Two days later during the June “Owl Walk and Talk”, we were perplexed by Palemale’s absence, but excited to witness a nestling coming out of #39. This excitement was short lived as Palemale continued to be absent in the days following. Since both the mate and nestlings are dependent on the male bringing food at this critical stage of rearing young, I knew our nestling(s) did not have a chance of survival. (I surmised that Palemale so exhausted himself that evening he was probably more susceptible to predation).

July 4th not only brought fireworks directly across the street from Zanjero Park, but also brought a second local owl to the site. This owl was very skittish and hung out adjacent to 86X at #23-24. October 3rd was the last time we saw this local owl. I was pretty concerned about the effect the fireworks would have on the owls, but thanks to volunteers talking to firework watchers they managed fine.

With Palemale gone, 90X is seen up the hill for the first time. She immediately starts hanging out with 88X that begins a cozy relationship between the two. (Is 90X a misbanded male or is mounting and lovey-dovey behavior between females normal in the non-breeding period??). Today you can find 90X at #50 and 88X usually at #39-44.

July 11th brings our first local pair at #57-58. They stayed at the park until August 30th.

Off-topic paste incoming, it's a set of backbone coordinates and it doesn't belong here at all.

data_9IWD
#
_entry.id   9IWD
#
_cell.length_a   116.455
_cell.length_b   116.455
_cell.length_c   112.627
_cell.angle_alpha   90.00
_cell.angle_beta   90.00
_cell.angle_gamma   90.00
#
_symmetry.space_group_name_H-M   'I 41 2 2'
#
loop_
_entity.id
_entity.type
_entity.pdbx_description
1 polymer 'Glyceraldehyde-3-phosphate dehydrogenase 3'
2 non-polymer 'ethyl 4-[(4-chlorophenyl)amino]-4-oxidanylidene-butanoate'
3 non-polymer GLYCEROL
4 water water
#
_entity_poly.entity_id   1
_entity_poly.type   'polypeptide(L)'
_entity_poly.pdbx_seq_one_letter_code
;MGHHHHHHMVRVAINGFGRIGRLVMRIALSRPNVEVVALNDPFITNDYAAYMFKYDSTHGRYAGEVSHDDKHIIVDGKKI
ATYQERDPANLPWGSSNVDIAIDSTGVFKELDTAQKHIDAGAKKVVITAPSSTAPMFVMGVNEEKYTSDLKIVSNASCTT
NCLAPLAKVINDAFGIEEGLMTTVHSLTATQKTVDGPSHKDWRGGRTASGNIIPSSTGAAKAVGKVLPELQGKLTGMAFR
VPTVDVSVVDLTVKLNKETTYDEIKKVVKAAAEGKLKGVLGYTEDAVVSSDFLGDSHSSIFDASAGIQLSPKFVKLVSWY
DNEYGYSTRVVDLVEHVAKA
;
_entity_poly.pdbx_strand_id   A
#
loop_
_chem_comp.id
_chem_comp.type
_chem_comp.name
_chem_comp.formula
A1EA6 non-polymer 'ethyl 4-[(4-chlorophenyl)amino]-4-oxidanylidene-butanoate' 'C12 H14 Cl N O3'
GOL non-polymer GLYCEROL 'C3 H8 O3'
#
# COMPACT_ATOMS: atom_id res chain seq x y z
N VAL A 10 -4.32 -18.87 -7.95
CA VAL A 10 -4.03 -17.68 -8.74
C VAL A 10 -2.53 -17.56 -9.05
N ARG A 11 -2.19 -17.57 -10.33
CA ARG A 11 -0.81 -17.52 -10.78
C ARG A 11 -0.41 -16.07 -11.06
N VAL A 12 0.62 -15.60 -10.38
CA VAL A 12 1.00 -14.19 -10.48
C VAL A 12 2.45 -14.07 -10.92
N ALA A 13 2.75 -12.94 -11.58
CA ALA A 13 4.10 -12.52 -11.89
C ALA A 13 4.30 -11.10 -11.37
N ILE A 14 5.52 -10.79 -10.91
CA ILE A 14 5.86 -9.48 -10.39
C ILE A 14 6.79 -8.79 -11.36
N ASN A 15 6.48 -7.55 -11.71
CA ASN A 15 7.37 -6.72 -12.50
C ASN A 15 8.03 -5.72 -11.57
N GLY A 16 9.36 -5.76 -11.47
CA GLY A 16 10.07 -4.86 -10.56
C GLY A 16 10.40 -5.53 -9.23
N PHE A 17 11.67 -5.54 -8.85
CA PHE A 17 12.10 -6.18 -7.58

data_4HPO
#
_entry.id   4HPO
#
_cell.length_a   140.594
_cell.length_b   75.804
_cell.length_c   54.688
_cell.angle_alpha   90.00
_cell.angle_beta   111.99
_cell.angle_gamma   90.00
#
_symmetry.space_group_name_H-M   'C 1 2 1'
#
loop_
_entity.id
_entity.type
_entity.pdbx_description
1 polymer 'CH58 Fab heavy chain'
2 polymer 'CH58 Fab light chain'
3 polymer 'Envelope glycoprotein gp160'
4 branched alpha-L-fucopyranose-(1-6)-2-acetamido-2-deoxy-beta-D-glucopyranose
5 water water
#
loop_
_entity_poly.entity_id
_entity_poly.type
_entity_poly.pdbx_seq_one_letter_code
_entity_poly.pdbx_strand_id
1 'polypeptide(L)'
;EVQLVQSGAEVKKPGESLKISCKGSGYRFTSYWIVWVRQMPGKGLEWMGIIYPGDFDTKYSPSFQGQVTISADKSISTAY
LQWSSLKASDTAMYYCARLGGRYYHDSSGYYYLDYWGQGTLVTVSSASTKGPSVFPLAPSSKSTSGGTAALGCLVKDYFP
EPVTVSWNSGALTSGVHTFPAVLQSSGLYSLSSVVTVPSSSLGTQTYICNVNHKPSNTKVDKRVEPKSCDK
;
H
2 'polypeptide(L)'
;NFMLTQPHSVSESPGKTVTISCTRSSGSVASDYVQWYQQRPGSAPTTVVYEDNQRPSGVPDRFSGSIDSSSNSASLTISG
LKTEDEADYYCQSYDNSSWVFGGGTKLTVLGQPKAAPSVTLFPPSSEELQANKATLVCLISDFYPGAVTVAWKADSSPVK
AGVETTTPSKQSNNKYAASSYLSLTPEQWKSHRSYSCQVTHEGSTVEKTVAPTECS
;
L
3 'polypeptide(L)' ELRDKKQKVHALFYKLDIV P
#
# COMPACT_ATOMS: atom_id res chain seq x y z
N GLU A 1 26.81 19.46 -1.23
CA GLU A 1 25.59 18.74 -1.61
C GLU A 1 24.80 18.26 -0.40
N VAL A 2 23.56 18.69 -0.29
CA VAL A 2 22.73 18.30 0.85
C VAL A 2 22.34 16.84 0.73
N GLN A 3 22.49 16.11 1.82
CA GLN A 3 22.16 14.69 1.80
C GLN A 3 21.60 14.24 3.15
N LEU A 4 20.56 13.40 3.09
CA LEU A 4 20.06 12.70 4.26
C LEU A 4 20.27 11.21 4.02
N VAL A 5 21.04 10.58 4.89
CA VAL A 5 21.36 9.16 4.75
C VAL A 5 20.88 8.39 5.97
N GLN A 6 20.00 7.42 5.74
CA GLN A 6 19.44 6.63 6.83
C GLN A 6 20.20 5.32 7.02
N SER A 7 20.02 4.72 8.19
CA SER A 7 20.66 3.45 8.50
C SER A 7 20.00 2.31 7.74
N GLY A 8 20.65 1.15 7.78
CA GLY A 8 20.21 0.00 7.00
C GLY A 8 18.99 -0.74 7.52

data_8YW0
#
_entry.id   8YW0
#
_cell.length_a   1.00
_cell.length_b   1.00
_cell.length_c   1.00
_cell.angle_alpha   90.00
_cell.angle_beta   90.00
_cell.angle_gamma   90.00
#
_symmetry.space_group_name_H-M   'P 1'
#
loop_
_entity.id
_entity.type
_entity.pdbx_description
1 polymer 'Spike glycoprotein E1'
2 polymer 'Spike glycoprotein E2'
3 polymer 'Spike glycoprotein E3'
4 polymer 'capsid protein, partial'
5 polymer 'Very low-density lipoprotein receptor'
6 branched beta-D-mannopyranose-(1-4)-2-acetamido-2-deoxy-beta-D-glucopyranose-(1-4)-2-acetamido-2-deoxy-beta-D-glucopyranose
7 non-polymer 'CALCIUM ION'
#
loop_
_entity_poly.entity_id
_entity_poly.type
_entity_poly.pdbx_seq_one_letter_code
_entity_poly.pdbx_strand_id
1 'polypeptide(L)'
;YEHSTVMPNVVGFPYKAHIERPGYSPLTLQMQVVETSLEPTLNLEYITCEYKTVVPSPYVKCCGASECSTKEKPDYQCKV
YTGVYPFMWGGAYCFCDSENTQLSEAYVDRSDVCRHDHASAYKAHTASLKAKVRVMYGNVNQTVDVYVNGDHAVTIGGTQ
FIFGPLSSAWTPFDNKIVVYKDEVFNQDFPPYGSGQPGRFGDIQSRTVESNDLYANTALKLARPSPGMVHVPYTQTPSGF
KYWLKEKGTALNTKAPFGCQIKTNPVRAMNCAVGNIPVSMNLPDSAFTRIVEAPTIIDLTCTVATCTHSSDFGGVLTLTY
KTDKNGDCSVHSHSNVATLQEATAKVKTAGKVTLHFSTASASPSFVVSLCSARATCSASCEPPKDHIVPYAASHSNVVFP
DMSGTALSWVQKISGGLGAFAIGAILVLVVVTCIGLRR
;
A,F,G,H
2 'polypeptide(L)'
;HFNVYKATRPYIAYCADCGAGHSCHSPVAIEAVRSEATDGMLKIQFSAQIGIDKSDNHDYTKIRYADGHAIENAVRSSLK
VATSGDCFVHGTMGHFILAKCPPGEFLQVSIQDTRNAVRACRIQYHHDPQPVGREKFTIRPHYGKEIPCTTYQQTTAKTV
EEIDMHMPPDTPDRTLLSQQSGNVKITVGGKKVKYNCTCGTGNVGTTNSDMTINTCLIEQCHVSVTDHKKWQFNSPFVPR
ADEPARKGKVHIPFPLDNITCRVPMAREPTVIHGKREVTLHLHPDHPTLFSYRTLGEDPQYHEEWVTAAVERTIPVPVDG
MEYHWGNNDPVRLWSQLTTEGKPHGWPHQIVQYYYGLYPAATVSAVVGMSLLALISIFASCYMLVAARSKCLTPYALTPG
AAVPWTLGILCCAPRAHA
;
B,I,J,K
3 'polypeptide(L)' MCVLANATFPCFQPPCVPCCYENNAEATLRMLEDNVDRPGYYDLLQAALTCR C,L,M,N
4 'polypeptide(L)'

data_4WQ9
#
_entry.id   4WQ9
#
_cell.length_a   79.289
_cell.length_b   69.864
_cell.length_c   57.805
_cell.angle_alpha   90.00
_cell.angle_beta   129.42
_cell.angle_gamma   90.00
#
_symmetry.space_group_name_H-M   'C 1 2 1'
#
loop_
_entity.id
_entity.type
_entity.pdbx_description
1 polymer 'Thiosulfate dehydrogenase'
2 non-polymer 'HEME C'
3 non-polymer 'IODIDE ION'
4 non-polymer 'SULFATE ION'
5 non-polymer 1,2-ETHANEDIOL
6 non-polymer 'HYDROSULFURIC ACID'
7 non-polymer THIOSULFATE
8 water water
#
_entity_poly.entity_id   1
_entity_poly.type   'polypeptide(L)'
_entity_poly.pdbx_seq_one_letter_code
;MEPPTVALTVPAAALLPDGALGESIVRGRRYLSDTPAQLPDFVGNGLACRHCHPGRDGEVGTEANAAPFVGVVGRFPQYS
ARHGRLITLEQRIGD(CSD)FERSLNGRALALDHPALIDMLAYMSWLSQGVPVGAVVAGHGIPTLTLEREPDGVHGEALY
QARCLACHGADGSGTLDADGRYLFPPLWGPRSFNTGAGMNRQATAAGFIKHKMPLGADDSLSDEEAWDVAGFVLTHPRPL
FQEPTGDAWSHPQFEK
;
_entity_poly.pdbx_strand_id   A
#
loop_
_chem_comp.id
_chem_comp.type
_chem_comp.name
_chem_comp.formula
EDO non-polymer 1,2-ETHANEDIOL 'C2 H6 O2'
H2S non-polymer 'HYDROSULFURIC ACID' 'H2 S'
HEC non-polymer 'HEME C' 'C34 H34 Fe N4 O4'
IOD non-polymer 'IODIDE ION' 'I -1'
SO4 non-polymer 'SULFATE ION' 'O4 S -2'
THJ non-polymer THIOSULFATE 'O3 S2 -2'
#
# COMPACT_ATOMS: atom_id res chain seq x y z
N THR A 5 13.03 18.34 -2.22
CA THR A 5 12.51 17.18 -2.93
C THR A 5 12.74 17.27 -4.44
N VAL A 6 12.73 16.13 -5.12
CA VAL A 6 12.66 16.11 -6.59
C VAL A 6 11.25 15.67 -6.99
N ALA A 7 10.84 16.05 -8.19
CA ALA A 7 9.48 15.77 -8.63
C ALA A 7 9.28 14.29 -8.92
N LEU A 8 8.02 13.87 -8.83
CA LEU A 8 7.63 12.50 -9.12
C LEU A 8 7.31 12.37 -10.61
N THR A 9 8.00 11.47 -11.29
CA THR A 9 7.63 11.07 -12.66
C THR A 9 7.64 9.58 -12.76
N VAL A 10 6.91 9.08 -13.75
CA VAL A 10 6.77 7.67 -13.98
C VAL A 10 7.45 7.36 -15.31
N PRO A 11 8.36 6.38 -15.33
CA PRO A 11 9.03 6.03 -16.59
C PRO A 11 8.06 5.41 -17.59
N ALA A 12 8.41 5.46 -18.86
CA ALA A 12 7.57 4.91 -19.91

With all the release site burrows now available for occupancy, another new local owl finds that area to its liking on July 17th.   Ninety-nine percent of the time it can be seen standing on the edge of the pipe of burrow #74.

This photo of Palemale is by Josh McClain.

This photo of Palemale is by Josh McClain.

Shortly after the local pair leaves at #57-58 another local owl comes in and takes up residence in burrow #60 on September 5th.  We nicknamed him/her “Angry Eyes”. If he/she had lasers in those eyes we would have been incinerated in pretty quick order, even at the distance that we monitor the owls from!

On the evening of October 3rd, we get a really nice surprise to find a new local pair doing LOTS of mating behavior. And…he is large in comparison to the female. They took up residence at #15-16.  Another cool thing about these two is we can watch them leave to hunt every evening shortly after sunset. (We never see the other owls leave to hunt in either the morning or evening). The male is always out of the burrow first and once the sun has set he can often be seen and heard telling her it is time to go. We have to keep our distance, though, as it will delay her coming out and he will grow impatient and leave without her.

On October 24th, 86X is not seen for first time ever. I was so concerned that the next night my husband and I came back out and unfortunately found evidence of owl predation (splattered owl feathers in one spot) found in the  rocks below burrow hill at east end of park. Two weeks later Greg Clark was out with some students looking at owl pellets and found an owl carcass. Greg suspected great horned owl.

Zanjero Park, 3785 S. Lindsay Rd., Gilbert

Zanjero Park, 3785 S. Lindsay Rd., Gilbert

Greg was surprised that the pellets showed the owls were eating mainly insects. Being so close to agricultural fields, it is expected they would be eating more rodents. On November 21st, the morning monitoring group began picking up pellets to determine if Greg’s first observation is a true trend.  So far the trend has continued. As insects lessen with winter, if the owls are not able to switch to rodents, they may be forced to leave. (Is the farmer putting down rodentcide?)